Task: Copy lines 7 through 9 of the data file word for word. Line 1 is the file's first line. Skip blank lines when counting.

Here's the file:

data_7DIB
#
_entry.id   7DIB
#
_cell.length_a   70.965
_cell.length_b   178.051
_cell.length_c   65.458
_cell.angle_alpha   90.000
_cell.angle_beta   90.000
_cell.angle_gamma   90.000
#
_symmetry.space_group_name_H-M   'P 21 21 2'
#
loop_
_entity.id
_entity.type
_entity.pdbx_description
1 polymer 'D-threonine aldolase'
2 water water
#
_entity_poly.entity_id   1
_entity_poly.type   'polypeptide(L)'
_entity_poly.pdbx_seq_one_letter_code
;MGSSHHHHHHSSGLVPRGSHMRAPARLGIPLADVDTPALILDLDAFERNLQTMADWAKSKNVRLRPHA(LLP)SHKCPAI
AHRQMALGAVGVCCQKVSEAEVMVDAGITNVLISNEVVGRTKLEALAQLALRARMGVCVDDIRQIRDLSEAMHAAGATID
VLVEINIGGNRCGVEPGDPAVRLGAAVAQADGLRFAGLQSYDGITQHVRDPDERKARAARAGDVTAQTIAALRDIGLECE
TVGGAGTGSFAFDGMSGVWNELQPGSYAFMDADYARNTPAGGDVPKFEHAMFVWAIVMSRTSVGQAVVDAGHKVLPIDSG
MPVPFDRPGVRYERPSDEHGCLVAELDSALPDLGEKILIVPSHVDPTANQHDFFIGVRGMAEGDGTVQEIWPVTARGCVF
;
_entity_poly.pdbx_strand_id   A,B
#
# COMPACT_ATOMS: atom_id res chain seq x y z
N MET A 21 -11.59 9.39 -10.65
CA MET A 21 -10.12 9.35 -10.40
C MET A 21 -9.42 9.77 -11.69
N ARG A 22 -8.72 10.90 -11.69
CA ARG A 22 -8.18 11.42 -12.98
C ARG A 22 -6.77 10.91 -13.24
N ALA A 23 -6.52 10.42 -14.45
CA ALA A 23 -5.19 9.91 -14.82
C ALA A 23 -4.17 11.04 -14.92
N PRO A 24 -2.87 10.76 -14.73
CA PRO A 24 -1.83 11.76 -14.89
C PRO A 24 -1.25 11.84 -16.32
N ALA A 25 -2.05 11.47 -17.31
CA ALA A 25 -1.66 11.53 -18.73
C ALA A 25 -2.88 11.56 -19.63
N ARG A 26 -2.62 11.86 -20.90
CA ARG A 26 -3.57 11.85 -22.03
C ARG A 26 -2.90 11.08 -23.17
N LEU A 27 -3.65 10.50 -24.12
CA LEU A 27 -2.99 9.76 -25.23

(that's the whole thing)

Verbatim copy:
_cell.length_c   65.458
_cell.angle_alpha   90.000
_cell.angle_beta   90.000